“ * * * [I] f commercial activity in more than one State results in a sale in one of them, that State may not claim as all its own the gross receipts to which the activity within its borders has contributed only a part. Such, a tax must be apportioned to reflect the business activity within the taxing State. . * * ”

’Here the tax is levied only upon receipts-' resulting from plaintiffs’ activities within. New Mexico. . There is no question of apportionment .between in-state and out-of-state activity.

The only, question is whether there is an intrastate incident sufficiently dis-joined from interstate commerce, or as stated in the General Motors case — whether New Mexico is exacting a fair demand for that aspect of interstate commerce to which it bears a special relation.

New Mexico’s special relationship to plaintiffs’ interstate operation is the test-' ing done in New Mexico. The tax being based on receipts due to that testing, the demand (tax) is fair: The activities involved in the testing are sufficiently dis-joined from the interstate operation so that those activities are a local incident or business activity. The receipts from that activ-, ity can be taxed by New Mexico. Compare General Motors Corp. v. Washington, supra. The tax is not prohibited by the commerce clause.

Plaintiffs assert that Seismograph Service Corporation v. Bureau of Revenue, supra, decided the commerce clause issue and. requires an opposite result. In that case the company made geophysical surveys for oil in -New Mexico pursuant to contracts, entered into outside New Mexico. The survey data were taken to Oklahoma for analysis and formulation of opinions for clients who were principally non-resident. The activities in Seismograph are analogous to activities of the plaintiffs in this case. However, in Seismograph, no part of the company’s receipts could be definitely declared as receipts from operations in New Mexico. Here, we have a tax levied only on receipts from the New Mexico operation.

Seismograph is not controlling. Interstate activity alone does not decide whether the state can or cannot tax. General Motors Corporation v. Washington, supra. If the local ■ incident is separable from the interstate operation, the state may *84tax the gross receipts or such local incident.

Plaintiffs contend that their activities in this case cannot be a local business activity since the New Mexico testing is only 5'% of their total work under the contract and purchase order. They rely on Combustion Engineering v. Arizona State Tax Com’n, 91 Ariz. 253, 371 P.2d 879. We decline to follow a rule that might find a taxable local activity if 15% or 25'% of the contract was performed in New Mexico and a nontaxable activity if the performance is 5% or 9% of the contract.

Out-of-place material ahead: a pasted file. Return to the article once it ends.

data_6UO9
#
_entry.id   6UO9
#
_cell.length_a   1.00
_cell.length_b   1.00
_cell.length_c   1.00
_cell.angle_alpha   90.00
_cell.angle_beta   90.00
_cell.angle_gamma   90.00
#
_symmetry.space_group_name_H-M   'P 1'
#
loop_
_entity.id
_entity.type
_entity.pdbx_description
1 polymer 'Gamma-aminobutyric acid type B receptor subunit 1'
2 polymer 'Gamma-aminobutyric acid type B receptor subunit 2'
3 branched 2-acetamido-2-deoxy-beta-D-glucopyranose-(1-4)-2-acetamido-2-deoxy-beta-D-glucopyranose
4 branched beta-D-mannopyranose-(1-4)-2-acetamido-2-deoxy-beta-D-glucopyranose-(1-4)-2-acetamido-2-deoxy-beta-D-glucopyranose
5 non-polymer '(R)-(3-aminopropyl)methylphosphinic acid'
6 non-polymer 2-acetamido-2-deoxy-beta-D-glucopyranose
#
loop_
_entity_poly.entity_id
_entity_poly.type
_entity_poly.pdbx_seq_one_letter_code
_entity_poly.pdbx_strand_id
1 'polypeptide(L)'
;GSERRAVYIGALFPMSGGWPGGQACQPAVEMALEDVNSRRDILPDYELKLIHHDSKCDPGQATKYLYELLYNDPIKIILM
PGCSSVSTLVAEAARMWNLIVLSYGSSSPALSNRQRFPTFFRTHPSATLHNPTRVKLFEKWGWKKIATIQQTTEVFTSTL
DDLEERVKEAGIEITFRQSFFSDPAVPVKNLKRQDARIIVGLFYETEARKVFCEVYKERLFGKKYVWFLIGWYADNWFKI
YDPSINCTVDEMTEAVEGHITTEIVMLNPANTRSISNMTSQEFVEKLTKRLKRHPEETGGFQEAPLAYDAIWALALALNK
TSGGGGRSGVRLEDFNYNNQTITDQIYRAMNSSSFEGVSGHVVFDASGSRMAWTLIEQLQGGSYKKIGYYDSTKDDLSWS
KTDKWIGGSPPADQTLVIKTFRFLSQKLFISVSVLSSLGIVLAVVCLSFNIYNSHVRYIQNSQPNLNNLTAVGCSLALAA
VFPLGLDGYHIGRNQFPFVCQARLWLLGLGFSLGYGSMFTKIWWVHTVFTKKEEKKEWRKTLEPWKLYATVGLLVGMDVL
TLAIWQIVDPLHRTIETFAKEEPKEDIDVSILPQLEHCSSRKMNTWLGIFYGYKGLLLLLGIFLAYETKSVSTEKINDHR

Regardless of the percentages involved, the test under the commerce clause is whether the activity within the state is sufficiently local in character to be considered “disjoined” (Albuquerque Broadcasting Co. v. Bureau of Revenue, supra) or a “local incident” (General Motors Corporation v. Washington, supra). This is a question of fact.

The trial court found as a fact that plaintiffs were engaged in a local business activity. The evidence of continuous testing in New Mexico during the periods covered by the tax levy and the evidence of what is involved in that testing support that finding. The fact that the New Mexico testing was a part of an operation involving other states does not destroy the significance of the testing as a local incident within New Mexico — identifiable and capable of being segregated from the interstate operation.

Plaintiffs contend that the tax has been improperly imposed upon them because under § 72-16-29, N.M.S.A.1953, the state might institute injunction proceedings to prohibit them from continuing in business until required taxes have been paid. They point out that this injunction procedure could be applied to their interstate operation. They conclude that our tax statute is “open to the objection that it compels the company to pay for the privilege of engaging in interstate commerce.” No injunction is involved in this case. The question of the propriety of injunction proceedings being interjected as a hypothetical situation, a decision concerning such a proceeding would be an advisory opinion. This court does not give advisory opinions.

Additional arguments advanced by plaintiffs have been considered and found not to have merit.

The judgment is affirmed. It is so ordered.

NOBLE, MOISE and COMPTON, JJ., and OMAN, J., Court of Appeals, concur.